Aliya Mustafina: Russian Gymnast Completes Olympics with Bronze in Floor

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Aliya Mustafina: Russian Gymnast Completes Olympics with Bronze in Floor
Ronald Martinez/Getty Images

On Tuesday, at the conclusion of the Olympics gymnastics schedule, most of the dialogue was dominated by floor gold medalist and balance beam bronze medalist Aly Raisman.

It was certainly well-deserved: She dominated the field in the floor, earning a score of 15.6, which was nearly half a point better than silver medalist Catalina Ponor.

And even though Raisman deserves her due, so does floor bronze medalist Aliya Mustafina.

The 17-year-old Russian won a tiebreaker over Italy's Vanessa Ferrari to take third place after earning an execution score of 9.0, which trumped Ferrari's 8.7.

The bronze was Mustafina's fourth medal of the Olympics and completed a run of excellence this summer in which she medaled in each of her events. On Monday, Mustafina unexpectedly took the gold on the uneven bars, and last week, she earned the bronze in the individual all-around—controversially edging Raisman—and the silver in the team final.

Not too bad for someone who underwent ACL surgery just over a year ago.

This Olympics was the absolute best-case scenario for Mustafina, whose career was in jeopardy after a nasty fall during the 2011 World Championships. While attempting a vault during the all-around competition, she came down awkwardly on her left knee. According to the Associated Press via ESPN.com, she was carried off the mat and exited the stadium in a wheelchair before learning that she'd torn her ACL.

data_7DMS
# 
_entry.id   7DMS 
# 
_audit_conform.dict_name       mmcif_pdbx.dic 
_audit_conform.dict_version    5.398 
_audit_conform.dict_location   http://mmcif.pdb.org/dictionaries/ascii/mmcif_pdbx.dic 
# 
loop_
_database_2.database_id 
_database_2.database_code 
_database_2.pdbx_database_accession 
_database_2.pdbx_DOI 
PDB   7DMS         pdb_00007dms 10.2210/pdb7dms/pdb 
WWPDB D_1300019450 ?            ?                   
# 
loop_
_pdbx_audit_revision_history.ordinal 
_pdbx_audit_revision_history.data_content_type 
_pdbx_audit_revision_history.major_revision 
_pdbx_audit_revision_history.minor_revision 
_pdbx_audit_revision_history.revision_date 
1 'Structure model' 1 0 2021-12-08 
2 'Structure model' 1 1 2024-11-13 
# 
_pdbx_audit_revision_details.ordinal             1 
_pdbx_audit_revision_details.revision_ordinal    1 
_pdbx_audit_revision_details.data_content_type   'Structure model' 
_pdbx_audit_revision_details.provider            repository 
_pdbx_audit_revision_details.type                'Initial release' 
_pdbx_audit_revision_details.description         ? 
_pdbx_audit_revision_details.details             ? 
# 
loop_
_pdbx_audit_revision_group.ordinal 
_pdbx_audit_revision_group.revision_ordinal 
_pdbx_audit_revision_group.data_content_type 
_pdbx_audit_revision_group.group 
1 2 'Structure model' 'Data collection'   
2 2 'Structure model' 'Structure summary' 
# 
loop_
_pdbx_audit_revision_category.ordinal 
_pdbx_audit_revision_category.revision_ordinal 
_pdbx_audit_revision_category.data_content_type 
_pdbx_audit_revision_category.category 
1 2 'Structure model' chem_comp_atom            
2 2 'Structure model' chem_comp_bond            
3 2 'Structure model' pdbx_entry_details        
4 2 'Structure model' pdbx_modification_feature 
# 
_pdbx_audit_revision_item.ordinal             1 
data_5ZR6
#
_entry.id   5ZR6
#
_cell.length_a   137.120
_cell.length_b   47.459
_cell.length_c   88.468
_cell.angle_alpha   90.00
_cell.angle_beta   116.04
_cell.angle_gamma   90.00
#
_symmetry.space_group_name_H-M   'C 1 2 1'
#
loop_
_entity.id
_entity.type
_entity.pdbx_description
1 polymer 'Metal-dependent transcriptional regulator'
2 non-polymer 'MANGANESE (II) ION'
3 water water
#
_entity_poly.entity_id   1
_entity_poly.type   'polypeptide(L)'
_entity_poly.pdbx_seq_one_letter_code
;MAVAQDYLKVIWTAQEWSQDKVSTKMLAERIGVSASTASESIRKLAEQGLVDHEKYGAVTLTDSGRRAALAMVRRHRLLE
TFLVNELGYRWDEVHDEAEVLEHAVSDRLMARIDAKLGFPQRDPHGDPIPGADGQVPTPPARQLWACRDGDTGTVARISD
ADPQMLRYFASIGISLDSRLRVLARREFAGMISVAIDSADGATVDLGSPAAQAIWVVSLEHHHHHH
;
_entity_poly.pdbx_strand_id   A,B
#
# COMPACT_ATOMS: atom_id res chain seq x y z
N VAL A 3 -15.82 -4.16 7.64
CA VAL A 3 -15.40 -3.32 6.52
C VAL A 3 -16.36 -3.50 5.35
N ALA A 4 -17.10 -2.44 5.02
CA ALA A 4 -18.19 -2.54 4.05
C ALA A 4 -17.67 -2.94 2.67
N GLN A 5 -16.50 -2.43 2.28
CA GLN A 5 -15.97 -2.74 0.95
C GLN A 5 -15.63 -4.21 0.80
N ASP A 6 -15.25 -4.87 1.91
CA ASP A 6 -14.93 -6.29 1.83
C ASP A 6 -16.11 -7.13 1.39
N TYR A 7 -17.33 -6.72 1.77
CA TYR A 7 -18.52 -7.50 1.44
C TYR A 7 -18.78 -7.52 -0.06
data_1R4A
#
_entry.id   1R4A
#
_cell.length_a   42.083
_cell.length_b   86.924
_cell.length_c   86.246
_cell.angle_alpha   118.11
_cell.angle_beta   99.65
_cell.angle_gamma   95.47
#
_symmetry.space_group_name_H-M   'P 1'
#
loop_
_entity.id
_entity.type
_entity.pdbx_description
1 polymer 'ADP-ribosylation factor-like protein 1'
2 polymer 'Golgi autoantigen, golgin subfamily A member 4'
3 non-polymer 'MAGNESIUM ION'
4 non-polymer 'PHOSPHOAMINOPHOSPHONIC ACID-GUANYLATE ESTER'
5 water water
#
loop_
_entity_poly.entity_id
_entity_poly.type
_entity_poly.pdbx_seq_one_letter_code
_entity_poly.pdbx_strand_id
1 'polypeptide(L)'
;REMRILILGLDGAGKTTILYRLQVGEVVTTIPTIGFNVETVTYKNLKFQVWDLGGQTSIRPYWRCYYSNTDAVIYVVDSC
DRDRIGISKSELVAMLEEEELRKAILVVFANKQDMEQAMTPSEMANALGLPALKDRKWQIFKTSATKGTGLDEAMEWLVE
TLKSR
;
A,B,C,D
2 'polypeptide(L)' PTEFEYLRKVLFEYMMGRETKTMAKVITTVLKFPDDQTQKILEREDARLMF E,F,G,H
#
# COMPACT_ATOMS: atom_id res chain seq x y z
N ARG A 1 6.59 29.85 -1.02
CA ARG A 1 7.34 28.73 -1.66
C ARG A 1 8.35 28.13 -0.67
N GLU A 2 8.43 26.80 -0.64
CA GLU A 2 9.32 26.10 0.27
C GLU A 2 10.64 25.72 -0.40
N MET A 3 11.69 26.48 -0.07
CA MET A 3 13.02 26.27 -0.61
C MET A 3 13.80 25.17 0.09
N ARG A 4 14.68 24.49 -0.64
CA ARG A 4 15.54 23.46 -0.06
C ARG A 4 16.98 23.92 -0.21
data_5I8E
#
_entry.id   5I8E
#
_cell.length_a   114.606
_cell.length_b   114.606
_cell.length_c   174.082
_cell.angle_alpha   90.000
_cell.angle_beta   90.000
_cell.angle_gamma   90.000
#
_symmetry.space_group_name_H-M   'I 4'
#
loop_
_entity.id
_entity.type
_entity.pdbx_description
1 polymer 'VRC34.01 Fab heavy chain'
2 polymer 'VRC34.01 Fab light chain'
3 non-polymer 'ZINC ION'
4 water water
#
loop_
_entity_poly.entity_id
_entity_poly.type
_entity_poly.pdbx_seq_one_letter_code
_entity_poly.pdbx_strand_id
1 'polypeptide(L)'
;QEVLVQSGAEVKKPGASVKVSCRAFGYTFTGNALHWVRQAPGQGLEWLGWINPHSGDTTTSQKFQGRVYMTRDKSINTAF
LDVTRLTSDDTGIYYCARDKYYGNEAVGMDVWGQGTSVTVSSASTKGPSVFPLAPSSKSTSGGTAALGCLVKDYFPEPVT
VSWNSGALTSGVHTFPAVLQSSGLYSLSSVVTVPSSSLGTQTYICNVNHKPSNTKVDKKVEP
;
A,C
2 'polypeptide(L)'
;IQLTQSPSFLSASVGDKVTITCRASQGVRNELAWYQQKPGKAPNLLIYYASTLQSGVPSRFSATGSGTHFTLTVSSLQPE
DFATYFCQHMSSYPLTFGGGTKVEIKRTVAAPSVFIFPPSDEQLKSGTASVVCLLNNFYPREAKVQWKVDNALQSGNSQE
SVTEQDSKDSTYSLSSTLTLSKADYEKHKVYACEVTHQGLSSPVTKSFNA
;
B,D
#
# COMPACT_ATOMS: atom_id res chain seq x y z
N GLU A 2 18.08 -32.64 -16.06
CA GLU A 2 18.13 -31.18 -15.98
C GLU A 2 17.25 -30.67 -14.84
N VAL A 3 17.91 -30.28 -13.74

At that point, Mustafina was the reigning world champion. She was Russia's first all-around gold medalist since 2003, according to the AP. Her nation's chances of competing with the U.S. and China at the Olympics—which were just over a year away—rested on her shoulders. And suddenly, her dreams of participating—and of bringing gold back to Russia—were in question.

According to ESPN.com, Mustafina contemplated quitting after her injury. She didn't see how she could redeem herself as the best gymnast in the world.

And yet here she is, 16 months post-surgery, with four medals hanging around her neck. It's a scenario she likely couldn't have envisioned as she prepared to go under the knife just last year. It was a long road back for Mustafina, and it was a road she didn't dare imagine she could ever travel down again.

One bronze medal likely would have been fine by Mustafina. A couple of them would have been more than she could ask for.

But she has four, and one of them is gold. And to think that she once considered hanging up her hat for good.

For all those in need of confirmation that quitting is never the answer, they need look no further than Mustafina.

She has four shiny new medals to prove that faith in herself—and a whole lot of hard work—are worth far more than giving up.

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